A mixed bag of changes

Postal mail could become slower and more expensive in Gippsland after Australia Post won its deregulation bid to tackle its falling profits.

Federal Communications Minister Malcolm Turnbull this week briefed MPs about the proposed two-speed mail service, which includes regular mail being delivered two days slower than its current rate.

The cost of a regular stamp may also increase from 70 cents to $1 as part of the advised changes, due to come into effect in September.

Meeniyan post office licensee Lindsay Fromhold said he believed the new system was a long time coming.

“Our payments are all based on the basic postage rate, which has failed dramatically to keep up with inflation over the last 20 years,” Mr Fromhold said.

“There are about two and a half thousand licensed post offices across Australia, mostly in rural and remote areas, including Yinnar and Churchill.

“The increase in the basic postage rate will help a lot of struggling licensed post offices keep their doors open.”

Last week Australia Post announced a half-year profit slide of 56 per cent, blaming the decline on a postal letter loss of more than $300 million a year.

Australians are sending a billion fewer letters each year than they were in 2008, due to the convenience of emails and social networking.

Meeniyan resident of 35 years, Avril Van Wamel, still uses her local post office once a week to post birthday cards or letters with the regular 70c stamp.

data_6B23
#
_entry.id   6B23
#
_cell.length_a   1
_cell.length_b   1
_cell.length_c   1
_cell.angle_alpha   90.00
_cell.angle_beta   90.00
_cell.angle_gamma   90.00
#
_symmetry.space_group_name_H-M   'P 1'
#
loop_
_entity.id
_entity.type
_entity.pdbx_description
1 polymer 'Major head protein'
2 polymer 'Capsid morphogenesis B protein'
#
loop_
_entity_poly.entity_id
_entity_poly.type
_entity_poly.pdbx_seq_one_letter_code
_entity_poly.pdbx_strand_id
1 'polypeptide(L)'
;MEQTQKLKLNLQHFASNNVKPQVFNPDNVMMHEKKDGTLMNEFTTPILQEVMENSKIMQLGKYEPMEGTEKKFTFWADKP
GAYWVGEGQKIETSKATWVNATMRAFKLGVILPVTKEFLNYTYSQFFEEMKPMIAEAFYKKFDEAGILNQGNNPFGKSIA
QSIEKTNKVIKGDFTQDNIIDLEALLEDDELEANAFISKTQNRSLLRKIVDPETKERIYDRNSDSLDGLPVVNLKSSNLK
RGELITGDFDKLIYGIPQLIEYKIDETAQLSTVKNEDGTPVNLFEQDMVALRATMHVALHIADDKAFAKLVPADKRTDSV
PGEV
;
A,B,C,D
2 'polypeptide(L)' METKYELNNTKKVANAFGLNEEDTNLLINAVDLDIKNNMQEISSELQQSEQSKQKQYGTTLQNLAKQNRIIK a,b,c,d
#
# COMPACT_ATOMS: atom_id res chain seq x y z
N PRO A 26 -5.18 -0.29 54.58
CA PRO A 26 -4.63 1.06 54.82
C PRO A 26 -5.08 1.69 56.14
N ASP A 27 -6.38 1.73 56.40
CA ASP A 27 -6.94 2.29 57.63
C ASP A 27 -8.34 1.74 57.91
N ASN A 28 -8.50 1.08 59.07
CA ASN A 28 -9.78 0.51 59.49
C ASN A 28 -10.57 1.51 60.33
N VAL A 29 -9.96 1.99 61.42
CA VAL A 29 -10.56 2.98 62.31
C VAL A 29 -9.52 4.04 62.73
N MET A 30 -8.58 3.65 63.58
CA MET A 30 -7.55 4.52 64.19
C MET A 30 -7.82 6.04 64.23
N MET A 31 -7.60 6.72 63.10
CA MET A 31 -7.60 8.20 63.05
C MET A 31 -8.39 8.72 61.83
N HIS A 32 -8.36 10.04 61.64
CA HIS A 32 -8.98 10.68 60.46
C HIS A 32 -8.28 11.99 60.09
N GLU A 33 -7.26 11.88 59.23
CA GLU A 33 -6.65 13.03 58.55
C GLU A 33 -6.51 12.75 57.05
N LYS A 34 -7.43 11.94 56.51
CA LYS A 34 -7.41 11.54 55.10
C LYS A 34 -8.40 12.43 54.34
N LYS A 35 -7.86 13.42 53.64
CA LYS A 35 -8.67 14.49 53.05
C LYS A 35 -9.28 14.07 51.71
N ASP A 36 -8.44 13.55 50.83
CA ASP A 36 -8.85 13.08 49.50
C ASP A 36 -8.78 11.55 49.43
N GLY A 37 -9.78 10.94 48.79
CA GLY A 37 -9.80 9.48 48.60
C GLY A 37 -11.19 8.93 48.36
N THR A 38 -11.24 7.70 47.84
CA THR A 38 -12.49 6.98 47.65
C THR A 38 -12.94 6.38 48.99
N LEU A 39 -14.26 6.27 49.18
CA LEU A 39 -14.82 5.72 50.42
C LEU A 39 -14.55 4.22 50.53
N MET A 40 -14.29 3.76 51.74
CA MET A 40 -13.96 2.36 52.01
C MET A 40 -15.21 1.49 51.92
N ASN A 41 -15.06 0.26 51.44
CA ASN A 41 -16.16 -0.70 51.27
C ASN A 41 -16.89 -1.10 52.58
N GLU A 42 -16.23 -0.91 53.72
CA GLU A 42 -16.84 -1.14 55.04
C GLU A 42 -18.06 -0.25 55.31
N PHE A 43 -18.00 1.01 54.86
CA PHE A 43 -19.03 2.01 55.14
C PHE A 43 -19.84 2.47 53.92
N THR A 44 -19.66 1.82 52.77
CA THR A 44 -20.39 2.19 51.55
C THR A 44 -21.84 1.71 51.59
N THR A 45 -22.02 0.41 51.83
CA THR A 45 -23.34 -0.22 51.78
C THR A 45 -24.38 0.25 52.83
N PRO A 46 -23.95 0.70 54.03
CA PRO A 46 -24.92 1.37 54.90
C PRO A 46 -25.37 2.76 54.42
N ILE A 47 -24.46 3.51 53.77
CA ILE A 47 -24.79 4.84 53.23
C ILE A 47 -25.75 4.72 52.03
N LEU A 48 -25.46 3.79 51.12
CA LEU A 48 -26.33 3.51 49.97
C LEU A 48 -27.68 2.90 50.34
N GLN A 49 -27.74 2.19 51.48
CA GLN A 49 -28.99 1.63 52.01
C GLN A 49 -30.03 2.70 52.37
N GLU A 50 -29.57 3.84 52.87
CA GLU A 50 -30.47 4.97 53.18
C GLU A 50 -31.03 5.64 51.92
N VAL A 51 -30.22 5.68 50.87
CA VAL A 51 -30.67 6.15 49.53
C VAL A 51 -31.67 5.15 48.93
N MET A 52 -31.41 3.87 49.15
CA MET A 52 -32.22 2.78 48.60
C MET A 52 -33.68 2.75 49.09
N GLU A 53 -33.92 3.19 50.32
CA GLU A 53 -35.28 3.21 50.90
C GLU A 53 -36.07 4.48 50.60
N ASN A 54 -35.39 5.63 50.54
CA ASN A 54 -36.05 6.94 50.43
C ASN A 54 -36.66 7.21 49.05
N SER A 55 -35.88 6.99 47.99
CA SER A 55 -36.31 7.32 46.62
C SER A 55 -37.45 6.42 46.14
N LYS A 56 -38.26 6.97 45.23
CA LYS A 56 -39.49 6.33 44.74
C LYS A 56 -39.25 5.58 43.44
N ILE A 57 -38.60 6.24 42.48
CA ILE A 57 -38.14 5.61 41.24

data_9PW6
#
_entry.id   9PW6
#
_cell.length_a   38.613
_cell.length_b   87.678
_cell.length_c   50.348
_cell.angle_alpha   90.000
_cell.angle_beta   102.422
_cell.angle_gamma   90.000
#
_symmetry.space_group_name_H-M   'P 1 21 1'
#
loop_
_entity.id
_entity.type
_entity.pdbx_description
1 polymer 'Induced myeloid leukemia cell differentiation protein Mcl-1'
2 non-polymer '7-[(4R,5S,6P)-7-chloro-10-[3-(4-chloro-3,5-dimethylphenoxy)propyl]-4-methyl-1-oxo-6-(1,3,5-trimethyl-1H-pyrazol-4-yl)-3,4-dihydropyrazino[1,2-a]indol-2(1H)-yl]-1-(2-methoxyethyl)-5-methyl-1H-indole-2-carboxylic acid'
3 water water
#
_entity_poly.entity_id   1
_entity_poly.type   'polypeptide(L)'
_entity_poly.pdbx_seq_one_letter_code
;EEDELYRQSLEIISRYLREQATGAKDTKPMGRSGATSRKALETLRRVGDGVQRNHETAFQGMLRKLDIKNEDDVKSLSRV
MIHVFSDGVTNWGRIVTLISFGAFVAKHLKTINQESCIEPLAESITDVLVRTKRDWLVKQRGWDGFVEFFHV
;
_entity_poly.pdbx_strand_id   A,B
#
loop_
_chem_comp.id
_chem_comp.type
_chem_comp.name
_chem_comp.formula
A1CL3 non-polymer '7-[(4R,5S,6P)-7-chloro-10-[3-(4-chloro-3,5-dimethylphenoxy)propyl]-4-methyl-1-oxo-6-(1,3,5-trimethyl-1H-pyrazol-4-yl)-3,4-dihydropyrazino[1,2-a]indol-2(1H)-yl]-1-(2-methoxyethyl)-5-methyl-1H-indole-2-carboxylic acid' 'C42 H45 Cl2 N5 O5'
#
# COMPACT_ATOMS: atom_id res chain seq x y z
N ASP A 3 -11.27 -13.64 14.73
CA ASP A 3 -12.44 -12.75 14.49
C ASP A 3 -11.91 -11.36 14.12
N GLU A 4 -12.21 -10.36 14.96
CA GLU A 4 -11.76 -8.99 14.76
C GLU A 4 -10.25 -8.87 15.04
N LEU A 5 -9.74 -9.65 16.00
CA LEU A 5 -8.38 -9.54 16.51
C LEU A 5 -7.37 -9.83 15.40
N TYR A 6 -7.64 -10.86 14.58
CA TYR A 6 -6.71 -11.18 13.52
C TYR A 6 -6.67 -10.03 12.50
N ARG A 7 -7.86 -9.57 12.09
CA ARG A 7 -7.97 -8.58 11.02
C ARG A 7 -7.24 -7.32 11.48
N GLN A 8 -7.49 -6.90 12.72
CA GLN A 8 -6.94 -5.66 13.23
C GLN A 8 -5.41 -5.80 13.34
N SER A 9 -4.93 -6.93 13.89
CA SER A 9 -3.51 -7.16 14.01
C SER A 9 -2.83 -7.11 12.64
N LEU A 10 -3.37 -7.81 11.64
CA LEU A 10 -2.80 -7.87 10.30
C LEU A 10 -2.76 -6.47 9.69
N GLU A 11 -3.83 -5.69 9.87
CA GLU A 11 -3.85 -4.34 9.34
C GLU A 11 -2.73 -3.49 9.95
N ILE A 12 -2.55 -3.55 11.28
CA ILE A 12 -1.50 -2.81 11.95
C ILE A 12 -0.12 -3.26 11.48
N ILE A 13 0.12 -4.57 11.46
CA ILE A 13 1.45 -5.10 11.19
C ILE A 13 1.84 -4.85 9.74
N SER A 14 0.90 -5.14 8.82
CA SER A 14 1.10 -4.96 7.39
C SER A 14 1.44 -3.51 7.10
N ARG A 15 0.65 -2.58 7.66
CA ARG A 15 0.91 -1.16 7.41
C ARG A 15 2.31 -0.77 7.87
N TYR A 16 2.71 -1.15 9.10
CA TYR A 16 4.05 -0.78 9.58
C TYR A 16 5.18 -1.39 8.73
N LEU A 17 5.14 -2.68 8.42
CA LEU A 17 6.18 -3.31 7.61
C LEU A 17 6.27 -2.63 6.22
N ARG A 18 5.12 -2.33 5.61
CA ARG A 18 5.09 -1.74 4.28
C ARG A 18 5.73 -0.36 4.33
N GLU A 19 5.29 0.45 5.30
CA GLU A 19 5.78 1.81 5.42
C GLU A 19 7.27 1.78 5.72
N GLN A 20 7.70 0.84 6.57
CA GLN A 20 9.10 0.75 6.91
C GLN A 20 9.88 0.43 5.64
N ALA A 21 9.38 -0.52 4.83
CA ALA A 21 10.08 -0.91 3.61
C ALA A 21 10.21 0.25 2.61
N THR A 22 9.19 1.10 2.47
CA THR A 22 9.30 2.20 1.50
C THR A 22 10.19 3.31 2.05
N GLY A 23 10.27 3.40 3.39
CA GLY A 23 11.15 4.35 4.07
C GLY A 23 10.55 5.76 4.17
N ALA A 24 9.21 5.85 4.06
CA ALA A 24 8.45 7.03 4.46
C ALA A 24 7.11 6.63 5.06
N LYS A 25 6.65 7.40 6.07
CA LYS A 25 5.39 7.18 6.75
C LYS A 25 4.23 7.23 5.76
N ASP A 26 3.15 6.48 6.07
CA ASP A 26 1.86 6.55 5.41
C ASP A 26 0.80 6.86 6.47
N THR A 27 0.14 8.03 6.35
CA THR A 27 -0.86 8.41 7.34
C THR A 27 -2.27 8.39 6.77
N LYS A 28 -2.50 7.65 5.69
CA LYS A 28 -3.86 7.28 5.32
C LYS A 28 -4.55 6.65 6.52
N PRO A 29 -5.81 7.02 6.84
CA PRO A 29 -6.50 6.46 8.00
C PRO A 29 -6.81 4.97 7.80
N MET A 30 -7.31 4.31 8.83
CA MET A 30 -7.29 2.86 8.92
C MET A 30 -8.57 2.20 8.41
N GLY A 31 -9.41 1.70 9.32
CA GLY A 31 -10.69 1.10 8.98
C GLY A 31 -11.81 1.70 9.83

Although Ms Van Wamel does not mind waiting for the slower service, she said paying a dollar per stamp was too much.

“Personally, I think it will cause more problems,” Ms Van Wamel said.

“Australia Post is providing a service, first and foremost. It’s also a business, but it is providing a service to the community.

“I think it will encourage people to use email even more, because the price is going up again.”

If Senate passes the two-tier system, Australia Post may charge a premium rate between $1 and $6 for priority deliveries as they become a commercial product.

The Australian Competition and Consumer Commission will continue to oversee regular stamp prices, which means Australia Post must apply for any increases.

“At present Australia Post states that it costs an average of $1 to supply this service,” Mr Fromhold said.

“If the mail service is not to become a drain on the public purse this cost must be recovered in some way and ‘user pays’ is the fairest way to go.”

Mail will still be delivered five days a week, Christmas cards will cost 65c a stamp and 60c stamp prices for concession card holders will remain frozen until 2017.